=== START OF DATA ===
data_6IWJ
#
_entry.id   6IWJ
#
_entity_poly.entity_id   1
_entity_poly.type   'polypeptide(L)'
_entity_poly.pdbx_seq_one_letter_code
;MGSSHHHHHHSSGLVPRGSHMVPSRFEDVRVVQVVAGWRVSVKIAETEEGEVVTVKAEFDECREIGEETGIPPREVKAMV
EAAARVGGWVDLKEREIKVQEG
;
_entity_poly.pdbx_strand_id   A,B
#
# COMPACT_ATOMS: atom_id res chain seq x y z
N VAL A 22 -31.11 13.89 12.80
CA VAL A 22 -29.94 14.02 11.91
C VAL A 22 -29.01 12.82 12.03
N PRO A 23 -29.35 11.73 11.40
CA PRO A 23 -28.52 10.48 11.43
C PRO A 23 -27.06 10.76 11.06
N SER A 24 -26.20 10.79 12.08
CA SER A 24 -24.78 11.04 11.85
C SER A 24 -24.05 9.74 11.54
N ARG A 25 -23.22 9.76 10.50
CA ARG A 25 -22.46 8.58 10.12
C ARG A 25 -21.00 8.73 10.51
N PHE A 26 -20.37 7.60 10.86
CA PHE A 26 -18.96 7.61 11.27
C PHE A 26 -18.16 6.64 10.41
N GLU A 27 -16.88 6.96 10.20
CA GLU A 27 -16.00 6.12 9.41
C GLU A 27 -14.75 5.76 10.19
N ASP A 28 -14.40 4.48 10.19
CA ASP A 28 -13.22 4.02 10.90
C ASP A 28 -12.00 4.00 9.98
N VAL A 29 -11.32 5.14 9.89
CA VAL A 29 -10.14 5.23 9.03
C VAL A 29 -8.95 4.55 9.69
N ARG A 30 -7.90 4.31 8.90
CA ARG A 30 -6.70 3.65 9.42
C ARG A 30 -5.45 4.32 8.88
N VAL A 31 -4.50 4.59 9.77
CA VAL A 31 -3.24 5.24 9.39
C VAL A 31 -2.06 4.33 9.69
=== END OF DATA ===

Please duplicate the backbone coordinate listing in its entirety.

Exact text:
data_6IWJ
#
_entry.id   6IWJ
#
_entity_poly.entity_id   1
_entity_poly.type   'polypeptide(L)'
_entity_poly.pdbx_seq_one_letter_code
;MGSSHHHHHHSSGLVPRGSHMVPSRFEDVRVVQVVAGWRVSVKIAETEEGEVVTVKAEFDECREIGEETGIPPREVKAMV
EAAARVGGWVDLKEREIKVQEG
;
_entity_poly.pdbx_strand_id   A,B
#
# COMPACT_ATOMS: atom_id res chain seq x y z
N VAL A 22 -31.11 13.89 12.80
CA VAL A 22 -29.94 14.02 11.91
C VAL A 22 -29.01 12.82 12.03
N PRO A 23 -29.35 11.73 11.40
CA PRO A 23 -28.52 10.48 11.43
C PRO A 23 -27.06 10.76 11.06
N SER A 24 -26.20 10.79 12.08
CA SER A 24 -24.78 11.04 11.85
C SER A 24 -24.05 9.74 11.54
N ARG A 25 -23.22 9.76 10.50
CA ARG A 25 -22.46 8.58 10.12
C ARG A 25 -21.00 8.73 10.51
N PHE A 26 -20.37 7.60 10.86
CA PHE A 26 -18.96 7.61 11.27
C PHE A 26 -18.16 6.64 10.41
N GLU A 27 -16.88 6.96 10.20
CA GLU A 27 -16.00 6.12 9.41
C GLU A 27 -14.75 5.76 10.19
N ASP A 28 -14.40 4.48 10.19
CA ASP A 28 -13.22 4.02 10.90
C ASP A 28 -12.00 4.00 9.98
N VAL A 29 -11.32 5.14 9.89
CA VAL A 29 -10.14 5.23 9.03
C VAL A 29 -8.95 4.55 9.69
N ARG A 30 -7.90 4.31 8.90
CA ARG A 30 -6.70 3.65 9.42
C ARG A 30 -5.45 4.32 8.88
N VAL A 31 -4.50 4.59 9.77
CA VAL A 31 -3.24 5.24 9.39
C VAL A 31 -2.06 4.33 9.69